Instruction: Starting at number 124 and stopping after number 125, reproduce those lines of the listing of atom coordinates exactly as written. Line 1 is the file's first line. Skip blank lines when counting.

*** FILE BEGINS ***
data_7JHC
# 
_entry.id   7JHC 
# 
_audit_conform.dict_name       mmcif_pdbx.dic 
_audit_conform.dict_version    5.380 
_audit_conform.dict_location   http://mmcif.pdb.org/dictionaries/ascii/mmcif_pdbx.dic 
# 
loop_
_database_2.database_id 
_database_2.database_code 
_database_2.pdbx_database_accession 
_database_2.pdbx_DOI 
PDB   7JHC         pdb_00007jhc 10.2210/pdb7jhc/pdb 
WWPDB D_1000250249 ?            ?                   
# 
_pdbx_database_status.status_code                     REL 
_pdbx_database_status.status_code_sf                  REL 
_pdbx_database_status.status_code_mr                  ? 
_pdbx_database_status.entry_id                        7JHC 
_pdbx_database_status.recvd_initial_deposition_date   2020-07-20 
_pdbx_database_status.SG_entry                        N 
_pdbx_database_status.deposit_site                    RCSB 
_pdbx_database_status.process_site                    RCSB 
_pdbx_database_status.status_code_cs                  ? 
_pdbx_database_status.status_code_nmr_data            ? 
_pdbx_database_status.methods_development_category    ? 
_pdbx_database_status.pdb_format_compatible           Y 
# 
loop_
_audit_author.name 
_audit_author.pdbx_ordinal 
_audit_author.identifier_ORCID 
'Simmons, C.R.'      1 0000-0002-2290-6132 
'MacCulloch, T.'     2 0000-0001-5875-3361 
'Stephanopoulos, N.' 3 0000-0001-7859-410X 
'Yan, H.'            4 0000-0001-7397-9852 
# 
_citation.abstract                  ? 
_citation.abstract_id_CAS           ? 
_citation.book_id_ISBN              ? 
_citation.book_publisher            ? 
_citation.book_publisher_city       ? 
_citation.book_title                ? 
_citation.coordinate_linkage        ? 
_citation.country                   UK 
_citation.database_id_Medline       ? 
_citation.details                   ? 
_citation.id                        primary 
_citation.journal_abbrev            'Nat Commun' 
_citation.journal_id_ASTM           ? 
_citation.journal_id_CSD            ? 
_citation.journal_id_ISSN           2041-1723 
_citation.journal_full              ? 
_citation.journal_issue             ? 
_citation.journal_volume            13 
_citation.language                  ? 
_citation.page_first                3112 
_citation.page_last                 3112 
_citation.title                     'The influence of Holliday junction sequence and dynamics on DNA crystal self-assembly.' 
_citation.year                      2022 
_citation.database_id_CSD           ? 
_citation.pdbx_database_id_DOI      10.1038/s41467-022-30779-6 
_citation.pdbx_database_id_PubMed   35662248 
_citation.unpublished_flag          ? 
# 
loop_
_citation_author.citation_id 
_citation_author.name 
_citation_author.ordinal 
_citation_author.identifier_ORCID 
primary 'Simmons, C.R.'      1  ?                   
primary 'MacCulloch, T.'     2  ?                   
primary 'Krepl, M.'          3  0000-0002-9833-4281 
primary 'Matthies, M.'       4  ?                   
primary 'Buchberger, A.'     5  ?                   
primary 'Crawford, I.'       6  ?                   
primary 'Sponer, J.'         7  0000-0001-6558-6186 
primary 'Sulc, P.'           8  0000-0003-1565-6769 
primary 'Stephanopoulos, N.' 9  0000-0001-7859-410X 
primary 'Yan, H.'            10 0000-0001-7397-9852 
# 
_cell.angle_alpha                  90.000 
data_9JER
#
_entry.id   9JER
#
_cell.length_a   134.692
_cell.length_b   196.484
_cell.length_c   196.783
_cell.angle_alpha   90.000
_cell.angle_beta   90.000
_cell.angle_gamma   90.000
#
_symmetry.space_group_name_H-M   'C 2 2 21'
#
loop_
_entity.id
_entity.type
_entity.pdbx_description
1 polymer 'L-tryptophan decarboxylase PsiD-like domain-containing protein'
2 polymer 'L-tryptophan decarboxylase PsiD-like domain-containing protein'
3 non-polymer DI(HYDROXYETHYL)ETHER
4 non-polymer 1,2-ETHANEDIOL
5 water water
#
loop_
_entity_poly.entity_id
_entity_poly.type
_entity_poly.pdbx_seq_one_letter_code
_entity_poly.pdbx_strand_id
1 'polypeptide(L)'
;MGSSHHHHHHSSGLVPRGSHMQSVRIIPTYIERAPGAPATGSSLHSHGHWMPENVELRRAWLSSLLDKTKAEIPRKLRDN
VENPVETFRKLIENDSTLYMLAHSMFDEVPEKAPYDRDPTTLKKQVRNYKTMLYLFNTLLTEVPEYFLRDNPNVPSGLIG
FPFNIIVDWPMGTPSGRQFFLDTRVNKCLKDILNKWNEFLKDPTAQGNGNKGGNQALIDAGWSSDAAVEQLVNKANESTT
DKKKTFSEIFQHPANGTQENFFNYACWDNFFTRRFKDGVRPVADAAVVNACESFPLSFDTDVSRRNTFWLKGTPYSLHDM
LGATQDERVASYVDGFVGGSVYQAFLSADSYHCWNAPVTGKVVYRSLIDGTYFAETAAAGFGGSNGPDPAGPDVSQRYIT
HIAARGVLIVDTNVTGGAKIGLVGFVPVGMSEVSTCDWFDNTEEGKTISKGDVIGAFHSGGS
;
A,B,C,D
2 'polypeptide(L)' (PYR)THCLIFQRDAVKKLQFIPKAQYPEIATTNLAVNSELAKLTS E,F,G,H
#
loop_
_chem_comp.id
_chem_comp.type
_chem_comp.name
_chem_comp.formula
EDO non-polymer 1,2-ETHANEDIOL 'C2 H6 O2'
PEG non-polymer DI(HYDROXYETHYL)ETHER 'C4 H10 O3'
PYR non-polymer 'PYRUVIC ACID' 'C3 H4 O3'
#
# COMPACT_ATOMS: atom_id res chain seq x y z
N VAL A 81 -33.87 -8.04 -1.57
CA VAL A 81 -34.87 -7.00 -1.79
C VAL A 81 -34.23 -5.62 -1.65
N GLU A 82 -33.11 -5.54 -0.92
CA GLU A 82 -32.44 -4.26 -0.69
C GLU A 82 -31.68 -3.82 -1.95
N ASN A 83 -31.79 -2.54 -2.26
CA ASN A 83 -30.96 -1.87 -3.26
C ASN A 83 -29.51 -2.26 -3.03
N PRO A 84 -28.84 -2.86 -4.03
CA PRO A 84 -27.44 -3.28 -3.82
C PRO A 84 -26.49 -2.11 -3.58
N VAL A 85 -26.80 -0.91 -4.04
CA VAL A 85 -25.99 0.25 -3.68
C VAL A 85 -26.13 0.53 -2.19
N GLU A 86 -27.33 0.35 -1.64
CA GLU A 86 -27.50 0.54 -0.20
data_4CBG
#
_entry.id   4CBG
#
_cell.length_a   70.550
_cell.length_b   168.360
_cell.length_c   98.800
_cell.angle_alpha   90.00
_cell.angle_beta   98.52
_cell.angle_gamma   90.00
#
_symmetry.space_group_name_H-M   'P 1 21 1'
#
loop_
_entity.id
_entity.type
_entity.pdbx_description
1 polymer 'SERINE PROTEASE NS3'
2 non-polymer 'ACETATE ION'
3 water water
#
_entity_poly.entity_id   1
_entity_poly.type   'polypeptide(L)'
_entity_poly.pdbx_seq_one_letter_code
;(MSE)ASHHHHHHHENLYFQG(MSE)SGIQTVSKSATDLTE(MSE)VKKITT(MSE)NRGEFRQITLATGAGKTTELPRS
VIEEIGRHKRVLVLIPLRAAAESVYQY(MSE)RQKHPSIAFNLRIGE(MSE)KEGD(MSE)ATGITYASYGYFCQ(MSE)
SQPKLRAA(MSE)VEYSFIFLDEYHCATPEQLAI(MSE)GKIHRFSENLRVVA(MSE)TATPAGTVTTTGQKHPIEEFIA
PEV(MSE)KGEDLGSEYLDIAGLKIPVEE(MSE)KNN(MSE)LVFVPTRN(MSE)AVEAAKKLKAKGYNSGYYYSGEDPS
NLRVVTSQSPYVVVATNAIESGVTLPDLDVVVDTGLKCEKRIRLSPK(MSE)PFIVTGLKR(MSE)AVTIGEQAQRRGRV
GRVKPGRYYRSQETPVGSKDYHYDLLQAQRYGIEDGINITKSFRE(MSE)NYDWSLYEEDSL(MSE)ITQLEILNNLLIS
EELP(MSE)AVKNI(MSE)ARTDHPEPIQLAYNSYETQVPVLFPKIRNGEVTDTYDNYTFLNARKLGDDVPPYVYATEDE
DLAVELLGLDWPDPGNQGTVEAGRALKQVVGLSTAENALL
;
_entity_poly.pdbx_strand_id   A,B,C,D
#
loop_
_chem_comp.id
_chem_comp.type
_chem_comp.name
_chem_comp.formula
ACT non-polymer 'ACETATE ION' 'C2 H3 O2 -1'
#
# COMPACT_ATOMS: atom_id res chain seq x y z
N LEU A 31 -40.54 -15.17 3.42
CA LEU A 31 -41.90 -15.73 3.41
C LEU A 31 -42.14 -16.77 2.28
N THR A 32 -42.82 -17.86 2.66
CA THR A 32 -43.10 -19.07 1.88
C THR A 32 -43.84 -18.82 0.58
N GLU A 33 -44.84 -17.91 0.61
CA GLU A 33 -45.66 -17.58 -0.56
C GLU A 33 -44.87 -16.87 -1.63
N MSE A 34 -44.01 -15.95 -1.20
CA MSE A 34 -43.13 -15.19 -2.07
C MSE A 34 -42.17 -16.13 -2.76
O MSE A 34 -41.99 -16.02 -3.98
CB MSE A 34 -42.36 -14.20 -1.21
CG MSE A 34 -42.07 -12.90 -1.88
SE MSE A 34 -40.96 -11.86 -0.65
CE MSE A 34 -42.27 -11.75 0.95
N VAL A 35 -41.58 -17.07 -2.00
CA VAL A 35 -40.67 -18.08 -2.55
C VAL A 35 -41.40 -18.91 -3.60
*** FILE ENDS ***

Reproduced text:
_chem_comp.id
_chem_comp.type